Photos and VideosMore Photos and Videos
"Saturday Night Live" veteran Darrell Hammond reveals his harrowing struggle with addiction in a new memoir
Funnyman Darrell Hammond's backstage struggles were anything but a laugh, the comedian reveals in his new book "God, If You're Not Up There, I'm F****d."
Hammond says that a traumatic childhood led him to drink heavily, which then led to imbibing harder and harder substances before eventually smoking crack during his 14th season as a "Saturday Night Live" cast member.
“I kept a pint of Remy in my desk at work,” Hammond says in the book. “The drinking calmed my nerves and quieted the disturbing images that sprang into my head. When drinking didn’t work, I cut myself.”
Hammond goes on to say that once, following a drinking binge, police took him to the NBC infirmary in a straitjacket, and that the actor was unable to identify his wife.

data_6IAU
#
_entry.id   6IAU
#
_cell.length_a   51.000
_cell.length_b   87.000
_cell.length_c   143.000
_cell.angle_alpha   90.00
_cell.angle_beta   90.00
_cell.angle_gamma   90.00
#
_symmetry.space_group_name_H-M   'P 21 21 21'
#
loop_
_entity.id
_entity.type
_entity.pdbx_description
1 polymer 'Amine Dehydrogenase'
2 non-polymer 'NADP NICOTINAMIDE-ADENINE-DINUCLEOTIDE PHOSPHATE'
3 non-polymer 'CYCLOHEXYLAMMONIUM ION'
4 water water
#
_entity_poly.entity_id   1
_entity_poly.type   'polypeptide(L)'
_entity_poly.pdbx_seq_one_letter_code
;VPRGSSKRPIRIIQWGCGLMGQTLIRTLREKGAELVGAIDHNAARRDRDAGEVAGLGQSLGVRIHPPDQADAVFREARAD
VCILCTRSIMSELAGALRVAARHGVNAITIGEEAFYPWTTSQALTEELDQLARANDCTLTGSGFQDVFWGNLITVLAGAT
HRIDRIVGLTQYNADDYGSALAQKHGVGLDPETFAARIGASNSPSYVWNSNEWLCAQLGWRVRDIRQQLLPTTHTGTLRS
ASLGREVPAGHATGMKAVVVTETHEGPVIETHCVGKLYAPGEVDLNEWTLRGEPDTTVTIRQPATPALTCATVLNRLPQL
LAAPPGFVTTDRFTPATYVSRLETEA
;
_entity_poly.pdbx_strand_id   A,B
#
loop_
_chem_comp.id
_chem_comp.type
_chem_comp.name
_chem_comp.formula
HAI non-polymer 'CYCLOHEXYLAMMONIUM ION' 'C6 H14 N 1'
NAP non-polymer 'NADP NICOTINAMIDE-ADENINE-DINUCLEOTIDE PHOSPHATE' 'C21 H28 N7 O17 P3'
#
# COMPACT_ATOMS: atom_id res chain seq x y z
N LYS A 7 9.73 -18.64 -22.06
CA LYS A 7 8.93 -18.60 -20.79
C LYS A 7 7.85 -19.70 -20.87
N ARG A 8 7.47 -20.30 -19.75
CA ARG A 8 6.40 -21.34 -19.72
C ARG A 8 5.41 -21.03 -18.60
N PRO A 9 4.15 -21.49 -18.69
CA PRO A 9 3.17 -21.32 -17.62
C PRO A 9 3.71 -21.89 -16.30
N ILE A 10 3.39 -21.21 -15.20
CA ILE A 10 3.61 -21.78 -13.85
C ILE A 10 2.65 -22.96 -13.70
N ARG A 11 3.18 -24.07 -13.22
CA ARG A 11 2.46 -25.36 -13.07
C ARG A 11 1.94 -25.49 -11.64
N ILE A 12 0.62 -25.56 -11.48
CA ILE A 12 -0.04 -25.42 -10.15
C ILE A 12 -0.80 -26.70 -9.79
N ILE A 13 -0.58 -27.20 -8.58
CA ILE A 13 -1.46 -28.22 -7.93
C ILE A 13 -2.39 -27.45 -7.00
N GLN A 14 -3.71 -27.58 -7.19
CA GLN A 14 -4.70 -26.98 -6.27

The comedian, who famously parodied Bill Clinton during his SNL years, says that for a while his cocaine use was relatively controlled.
“I had to be creative about how I did it without other people catching on or letting it interfere with the work. At least too much," he says.
Hammond, who currently works alongside fellow SNL alum Will Ferrell on the web site Funny or Die, rose to prominence for his hilarious impressions of Clinton, Sean Connery, Al Gore, and Chris Matthews.
The book will be available November 8th.